In front of the building is the shop in the second half you run a Greek restaurant, what are your specials? The menu includes daily specials, but also dishes prepared on the spot, such as wraps and omelettes, eggs are one of my favourite ingredients. All of them are Greek or inspired by Greek cuisine. There is always a soup of the day, meatballs with lemony and oven-baked potatoes, a chicken dish with rice, as well as a vegetarian/vegan dish. Besides that, there are weekends within the month, when other Greek favourites are served; there is a Tsoureki weekend every 2nd weekend of the month, and a Greek pie weekend every 4th weekend of the month.
My meatballs are served and they are served hot, while Greeks eat most medium warm, I m still a Dutchy and prefer my meat hot, so this is perfect, served with fresh bread and a garlic dip. How did you learn to be such a good cook? I started cooking since I was a kid, making simple things on the wood stove in our kitchen-living room. One of the first things I made was semolina halva, a sort of a semolina pudding, which is a Greek classic. As I was growing up, the dishes were becoming more elaborate, and I always enjoyed inviting people over, so that I would have the chance to try new recipes. And mama and Yaya did they taught you their secrets? Yes, my mother, grandmothers and great-grandmothers (yup, I met two of them) would all cook for us. A lot of my recipes come from my mother but had to be standardized, since quantities are a bit more vague, the famous “as much as it takes” when it came to flour for the dough. And if you asked how much it would take, the answer would usually be: “Now… you will see it when it’s right”.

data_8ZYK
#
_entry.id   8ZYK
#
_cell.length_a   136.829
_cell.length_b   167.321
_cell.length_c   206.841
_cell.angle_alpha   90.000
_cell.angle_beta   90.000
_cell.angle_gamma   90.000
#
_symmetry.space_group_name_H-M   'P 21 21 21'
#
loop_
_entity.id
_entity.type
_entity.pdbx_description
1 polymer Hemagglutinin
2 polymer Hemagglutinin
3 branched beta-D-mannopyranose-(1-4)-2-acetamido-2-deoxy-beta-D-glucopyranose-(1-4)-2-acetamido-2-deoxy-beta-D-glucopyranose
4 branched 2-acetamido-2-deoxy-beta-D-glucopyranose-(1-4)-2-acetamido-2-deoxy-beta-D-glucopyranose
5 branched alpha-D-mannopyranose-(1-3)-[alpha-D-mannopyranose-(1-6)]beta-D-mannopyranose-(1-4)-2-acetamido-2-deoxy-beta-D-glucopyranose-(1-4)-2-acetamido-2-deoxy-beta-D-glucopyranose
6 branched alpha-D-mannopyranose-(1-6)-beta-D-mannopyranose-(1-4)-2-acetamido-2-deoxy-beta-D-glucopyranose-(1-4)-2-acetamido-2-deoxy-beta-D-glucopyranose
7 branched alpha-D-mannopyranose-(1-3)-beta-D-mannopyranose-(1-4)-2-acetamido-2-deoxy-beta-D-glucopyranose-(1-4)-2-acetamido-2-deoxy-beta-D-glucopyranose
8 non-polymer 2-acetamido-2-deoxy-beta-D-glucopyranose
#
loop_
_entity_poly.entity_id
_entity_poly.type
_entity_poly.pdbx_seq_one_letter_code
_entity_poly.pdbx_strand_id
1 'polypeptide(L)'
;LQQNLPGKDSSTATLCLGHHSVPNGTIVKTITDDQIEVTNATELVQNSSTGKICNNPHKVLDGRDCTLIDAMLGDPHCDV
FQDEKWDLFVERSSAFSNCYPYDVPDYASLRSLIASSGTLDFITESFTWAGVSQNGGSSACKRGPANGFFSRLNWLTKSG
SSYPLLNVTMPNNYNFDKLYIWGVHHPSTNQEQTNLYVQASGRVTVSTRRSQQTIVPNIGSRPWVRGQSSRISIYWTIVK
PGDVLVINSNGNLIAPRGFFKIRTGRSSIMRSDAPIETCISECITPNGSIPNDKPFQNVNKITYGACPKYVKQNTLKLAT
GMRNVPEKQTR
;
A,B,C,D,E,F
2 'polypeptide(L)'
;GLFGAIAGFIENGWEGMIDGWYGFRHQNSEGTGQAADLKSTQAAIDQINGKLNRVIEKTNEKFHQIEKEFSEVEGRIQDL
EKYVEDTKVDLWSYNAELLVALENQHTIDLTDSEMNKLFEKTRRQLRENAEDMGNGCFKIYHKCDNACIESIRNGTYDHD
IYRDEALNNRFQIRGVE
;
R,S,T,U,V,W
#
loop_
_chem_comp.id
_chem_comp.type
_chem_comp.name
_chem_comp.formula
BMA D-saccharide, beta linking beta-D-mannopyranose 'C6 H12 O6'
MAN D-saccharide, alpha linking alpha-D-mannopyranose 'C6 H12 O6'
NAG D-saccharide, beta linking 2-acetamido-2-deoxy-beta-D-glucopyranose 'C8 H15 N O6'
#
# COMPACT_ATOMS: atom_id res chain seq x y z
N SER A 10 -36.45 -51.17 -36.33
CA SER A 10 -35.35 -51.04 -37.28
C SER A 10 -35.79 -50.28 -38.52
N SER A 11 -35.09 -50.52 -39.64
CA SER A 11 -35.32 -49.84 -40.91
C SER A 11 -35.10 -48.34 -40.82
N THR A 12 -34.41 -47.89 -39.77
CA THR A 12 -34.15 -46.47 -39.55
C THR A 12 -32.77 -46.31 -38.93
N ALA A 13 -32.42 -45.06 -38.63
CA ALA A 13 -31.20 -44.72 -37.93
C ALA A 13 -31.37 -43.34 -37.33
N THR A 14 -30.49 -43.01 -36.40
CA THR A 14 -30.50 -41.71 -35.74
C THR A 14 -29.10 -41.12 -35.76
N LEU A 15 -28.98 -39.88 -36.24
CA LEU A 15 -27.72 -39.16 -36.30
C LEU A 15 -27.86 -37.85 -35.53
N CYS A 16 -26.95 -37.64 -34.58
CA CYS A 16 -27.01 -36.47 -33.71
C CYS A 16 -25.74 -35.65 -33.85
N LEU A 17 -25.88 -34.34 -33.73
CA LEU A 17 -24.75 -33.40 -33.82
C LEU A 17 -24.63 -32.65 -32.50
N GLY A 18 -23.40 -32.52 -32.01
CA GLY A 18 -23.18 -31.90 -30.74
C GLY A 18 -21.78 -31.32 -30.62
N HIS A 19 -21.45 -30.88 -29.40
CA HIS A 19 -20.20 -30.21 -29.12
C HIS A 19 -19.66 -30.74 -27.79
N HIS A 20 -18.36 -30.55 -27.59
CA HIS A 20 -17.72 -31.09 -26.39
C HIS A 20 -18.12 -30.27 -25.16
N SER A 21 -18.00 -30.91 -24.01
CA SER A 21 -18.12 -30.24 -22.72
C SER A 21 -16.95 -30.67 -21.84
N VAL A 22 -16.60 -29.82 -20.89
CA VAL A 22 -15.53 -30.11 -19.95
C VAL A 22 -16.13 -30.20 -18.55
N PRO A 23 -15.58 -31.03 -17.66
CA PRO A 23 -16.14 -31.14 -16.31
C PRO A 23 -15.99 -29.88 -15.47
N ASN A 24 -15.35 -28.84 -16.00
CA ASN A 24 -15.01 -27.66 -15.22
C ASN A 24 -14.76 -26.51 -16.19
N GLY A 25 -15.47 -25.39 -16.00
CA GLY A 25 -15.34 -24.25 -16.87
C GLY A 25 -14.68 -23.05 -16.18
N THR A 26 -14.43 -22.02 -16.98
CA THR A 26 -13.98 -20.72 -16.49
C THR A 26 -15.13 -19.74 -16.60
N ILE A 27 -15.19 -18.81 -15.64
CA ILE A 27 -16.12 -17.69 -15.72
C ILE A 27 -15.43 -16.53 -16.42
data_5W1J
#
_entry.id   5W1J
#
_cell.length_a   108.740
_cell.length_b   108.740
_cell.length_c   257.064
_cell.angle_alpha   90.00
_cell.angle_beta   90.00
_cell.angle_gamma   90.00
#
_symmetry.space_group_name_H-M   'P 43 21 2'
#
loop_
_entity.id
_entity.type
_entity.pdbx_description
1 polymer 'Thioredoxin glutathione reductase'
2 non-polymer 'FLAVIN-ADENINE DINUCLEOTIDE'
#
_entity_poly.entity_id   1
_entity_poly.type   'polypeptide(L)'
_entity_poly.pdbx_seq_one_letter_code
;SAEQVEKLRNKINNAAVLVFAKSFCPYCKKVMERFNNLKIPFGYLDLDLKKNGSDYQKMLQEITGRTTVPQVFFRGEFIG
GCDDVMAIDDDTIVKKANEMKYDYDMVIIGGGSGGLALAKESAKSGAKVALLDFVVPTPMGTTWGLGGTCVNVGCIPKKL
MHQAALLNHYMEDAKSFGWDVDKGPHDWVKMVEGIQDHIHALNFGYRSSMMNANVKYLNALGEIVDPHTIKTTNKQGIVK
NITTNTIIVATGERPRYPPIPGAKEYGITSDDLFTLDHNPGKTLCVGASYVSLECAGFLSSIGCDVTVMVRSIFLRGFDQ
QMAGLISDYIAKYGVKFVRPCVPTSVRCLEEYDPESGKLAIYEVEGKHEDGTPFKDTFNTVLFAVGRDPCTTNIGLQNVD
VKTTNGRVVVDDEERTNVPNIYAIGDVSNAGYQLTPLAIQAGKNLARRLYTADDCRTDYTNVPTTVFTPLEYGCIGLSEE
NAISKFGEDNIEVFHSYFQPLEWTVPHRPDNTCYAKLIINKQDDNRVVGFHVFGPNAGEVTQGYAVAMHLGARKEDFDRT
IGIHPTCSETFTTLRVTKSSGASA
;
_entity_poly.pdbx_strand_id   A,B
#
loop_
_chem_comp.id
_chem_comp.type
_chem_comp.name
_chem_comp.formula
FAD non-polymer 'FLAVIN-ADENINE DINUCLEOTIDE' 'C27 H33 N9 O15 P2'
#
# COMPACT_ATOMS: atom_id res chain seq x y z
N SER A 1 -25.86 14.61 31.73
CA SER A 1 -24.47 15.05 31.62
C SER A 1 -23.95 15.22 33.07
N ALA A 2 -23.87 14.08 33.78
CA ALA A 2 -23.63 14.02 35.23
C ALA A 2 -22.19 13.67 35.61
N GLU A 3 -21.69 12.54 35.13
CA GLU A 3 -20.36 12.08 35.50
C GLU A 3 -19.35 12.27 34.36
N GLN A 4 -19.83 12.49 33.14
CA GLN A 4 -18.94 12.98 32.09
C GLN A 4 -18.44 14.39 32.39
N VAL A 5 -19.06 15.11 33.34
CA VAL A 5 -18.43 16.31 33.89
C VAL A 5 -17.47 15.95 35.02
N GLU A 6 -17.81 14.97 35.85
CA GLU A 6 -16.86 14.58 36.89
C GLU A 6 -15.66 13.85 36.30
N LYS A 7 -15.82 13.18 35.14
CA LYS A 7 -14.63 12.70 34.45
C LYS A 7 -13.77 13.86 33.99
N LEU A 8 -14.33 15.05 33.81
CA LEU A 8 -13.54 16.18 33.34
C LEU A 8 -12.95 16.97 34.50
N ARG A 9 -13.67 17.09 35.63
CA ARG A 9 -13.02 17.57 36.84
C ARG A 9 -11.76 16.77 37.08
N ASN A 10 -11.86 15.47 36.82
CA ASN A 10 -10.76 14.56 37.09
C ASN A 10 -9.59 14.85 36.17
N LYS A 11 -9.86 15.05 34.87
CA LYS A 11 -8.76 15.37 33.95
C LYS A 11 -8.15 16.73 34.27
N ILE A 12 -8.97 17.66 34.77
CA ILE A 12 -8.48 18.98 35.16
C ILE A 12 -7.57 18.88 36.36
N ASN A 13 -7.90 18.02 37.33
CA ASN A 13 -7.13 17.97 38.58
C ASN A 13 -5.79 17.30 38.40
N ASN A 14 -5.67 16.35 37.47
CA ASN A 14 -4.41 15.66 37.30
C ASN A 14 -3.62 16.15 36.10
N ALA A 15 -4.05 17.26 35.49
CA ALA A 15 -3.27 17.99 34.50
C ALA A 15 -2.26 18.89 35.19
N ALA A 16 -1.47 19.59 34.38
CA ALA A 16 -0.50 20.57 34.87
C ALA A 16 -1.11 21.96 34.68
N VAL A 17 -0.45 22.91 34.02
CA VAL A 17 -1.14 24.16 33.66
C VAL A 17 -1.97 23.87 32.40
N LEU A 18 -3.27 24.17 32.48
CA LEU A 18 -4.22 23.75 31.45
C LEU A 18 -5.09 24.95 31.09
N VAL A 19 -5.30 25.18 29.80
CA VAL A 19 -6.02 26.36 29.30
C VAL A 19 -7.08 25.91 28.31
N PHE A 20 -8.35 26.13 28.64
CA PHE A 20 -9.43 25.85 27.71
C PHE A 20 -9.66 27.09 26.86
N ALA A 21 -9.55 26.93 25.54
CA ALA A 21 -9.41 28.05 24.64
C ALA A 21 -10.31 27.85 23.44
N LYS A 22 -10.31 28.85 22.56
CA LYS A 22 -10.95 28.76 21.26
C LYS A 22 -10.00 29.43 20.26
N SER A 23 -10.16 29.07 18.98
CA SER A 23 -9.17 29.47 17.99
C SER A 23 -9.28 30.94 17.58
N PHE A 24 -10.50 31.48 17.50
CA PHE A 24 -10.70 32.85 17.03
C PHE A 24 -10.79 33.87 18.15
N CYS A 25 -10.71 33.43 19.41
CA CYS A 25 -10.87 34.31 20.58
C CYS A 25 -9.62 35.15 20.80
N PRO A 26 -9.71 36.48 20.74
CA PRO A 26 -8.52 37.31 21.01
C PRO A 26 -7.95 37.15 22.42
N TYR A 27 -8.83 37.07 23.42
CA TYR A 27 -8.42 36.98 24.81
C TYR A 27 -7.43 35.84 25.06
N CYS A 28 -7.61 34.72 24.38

And after your primary school, directly to the cooking school to become a MasterChef? Growing up, things took a slightly different way: I studied to become a primary school teacher and, since I always loved languages, I studied a few and finally decided to combine my love for books and films with my love for languages; I worked as a literary translator, film subtitler and conference interpreter. I also wrote my own children’s books: nine of them can be found on Greek bookstores’ shelves.
When did you come to the Netherlands and why Amsterdam? It was April 2008, the Netherlands was an idea of a Dutch friend of mine. I was given a fair warning about the weather, but was also told that it’s a nice country to live, which I have to say is true. Amsterdam was because I didn’t know any other Dutch city anyway, so I thought the capital would be the place to live and build a life in the Netherlands.